Session Type(s): Panel
Starts: Saturday, Aug. 4 3:30 PM
Ends: Saturday, Aug. 4 4:45 PM
The individual and collective health of minority communities struggle with the inequities, inefficiencies, and injustices of American health care. Some health disparities have improved with the Affordable Care Act while others have persisted or worsened. As progressives build the groundwork for Medicare for All, how do we engage minority communities who have been overlooked or under-prioritized by American health care? How do we build enthusiasm for reducing health inequities? Our panel of public health experts, physician activists, and community organizers want to prioritize health justice in progressive movements building Medicare for All.
Dr. Sriram is “Dr. America,” health justice correspondent for We Act Radio. His articles about health policy, racial inequity, and social determinants of health have been published by The Huffington Post, Rewire News, The Hill, and Common Dreams. Dr. Sriram completed his medical degree and his pediatrics residency at UCLA and earned his Masters in Public Health on minority health policy at the Harvard School of Public Health. He currently practices general pediatrics in southeast Washington, DC. Dr. Sriram is the Senior Advisor on Medicaid for Social Security Works, a grassroots advocacy organization dedicated to protecting and expanding Social Security, Medicare, and Medicaid.
I’m a mompreneur, pediatrician, and staunch advocate for children, working on policies, technology, and programs to help every child reach her full health potential!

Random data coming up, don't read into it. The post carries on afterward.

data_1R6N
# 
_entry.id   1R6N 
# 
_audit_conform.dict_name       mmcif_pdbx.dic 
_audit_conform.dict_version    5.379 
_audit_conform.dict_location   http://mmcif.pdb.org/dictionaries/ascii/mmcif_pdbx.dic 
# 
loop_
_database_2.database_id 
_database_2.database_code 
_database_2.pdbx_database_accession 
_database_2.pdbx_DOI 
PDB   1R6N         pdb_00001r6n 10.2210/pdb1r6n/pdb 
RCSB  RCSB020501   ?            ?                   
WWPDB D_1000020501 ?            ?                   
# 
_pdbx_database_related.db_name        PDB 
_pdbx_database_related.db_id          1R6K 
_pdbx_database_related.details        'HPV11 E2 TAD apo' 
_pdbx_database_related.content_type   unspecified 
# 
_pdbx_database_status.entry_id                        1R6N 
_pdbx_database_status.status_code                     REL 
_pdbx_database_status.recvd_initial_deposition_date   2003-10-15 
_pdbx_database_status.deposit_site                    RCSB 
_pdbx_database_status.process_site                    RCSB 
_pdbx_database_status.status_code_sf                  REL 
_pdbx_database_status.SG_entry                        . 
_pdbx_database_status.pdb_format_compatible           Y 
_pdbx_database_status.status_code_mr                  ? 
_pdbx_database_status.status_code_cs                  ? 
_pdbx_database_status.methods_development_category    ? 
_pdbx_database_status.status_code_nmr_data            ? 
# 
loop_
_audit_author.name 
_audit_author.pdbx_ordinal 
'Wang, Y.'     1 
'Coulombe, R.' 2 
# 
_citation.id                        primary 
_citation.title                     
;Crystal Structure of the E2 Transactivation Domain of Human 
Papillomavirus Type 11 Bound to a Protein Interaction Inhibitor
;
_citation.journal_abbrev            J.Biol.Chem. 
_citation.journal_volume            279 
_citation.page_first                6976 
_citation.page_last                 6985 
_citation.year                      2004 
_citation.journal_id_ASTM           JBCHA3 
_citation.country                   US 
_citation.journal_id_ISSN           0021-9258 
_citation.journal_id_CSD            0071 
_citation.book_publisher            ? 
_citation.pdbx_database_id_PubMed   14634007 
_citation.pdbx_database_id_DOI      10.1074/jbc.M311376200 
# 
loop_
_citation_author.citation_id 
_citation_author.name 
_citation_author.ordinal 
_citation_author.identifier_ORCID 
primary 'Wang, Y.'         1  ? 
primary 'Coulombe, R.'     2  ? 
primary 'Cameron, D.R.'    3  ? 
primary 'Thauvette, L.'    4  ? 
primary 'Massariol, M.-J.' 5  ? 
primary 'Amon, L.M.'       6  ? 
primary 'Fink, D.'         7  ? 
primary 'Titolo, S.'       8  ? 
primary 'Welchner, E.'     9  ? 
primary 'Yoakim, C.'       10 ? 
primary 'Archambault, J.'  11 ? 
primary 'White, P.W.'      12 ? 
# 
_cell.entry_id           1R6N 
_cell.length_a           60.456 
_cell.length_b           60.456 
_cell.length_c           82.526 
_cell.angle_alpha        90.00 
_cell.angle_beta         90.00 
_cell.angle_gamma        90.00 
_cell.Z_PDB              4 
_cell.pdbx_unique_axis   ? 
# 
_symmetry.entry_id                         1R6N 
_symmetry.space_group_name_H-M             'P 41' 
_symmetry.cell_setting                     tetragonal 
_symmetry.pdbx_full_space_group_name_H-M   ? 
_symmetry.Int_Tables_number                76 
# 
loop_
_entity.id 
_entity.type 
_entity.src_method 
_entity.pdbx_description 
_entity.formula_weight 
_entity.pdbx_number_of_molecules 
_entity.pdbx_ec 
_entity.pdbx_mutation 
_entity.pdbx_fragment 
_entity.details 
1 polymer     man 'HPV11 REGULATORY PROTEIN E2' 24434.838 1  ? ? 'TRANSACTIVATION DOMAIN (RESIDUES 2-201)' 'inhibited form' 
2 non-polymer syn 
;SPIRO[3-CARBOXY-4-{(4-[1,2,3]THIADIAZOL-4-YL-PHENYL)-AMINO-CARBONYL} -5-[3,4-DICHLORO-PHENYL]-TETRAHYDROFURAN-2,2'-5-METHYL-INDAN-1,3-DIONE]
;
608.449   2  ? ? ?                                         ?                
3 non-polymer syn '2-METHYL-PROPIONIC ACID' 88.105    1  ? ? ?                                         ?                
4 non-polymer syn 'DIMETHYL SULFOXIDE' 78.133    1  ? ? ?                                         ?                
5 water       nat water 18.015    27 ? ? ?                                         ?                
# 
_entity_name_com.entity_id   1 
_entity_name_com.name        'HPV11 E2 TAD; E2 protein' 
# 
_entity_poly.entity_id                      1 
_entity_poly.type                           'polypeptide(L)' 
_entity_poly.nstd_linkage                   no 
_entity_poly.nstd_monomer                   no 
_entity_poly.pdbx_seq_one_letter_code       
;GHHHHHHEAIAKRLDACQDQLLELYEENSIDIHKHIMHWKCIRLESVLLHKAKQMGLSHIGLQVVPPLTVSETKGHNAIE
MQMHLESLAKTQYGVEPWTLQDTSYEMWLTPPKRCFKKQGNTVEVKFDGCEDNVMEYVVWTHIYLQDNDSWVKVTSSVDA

Jean Ross is an acute-care nurse and member of the National Nurses United Council of Presidents.
A passionate advocate for social justice, Ross grew up in the suburbs of Minneapolis, Minn. and worked at the same medical center, Fairview Southdale Hospital, for 35 years. She became active in the Minnesota Nurses Association in the wake of a historic nurses strike in 1984, when 6,000 Twin Cities-area nurses took to the picket line to defend seniority rights.
Ross went on to hold the position of chief steward at her hospital for 20 years. In 2001, she helped lead a strike of Fairview nurses that achieved landmark contract language allowing nurses to close a unit to new patients when it was too understaffed for them to provide safe care.
She used her positions as chair of the MNA’s Economic and General Welfare Commission (1997–2001) and director on the United American Nurses Executive Council (2002–2006) to build support for organizing nurses around the country. In 2006, Ross became secretary-treasurer of UAN, an office she held through 2009. She played a key role in bringing together UAN nurses with their colleagues in the Massachusetts Nurses Association and California Nurses Association/National Nurses Organizing Committee to form National Nurses United in 2009.
Ross has also served as a board delegate for the Coalition of Labor Union Women.
She holds a BSN from the College of Saint Teresa.
National Nurses United is the country’s largest union and professional organization of registered nurses, with more than 150,000 members nationwide.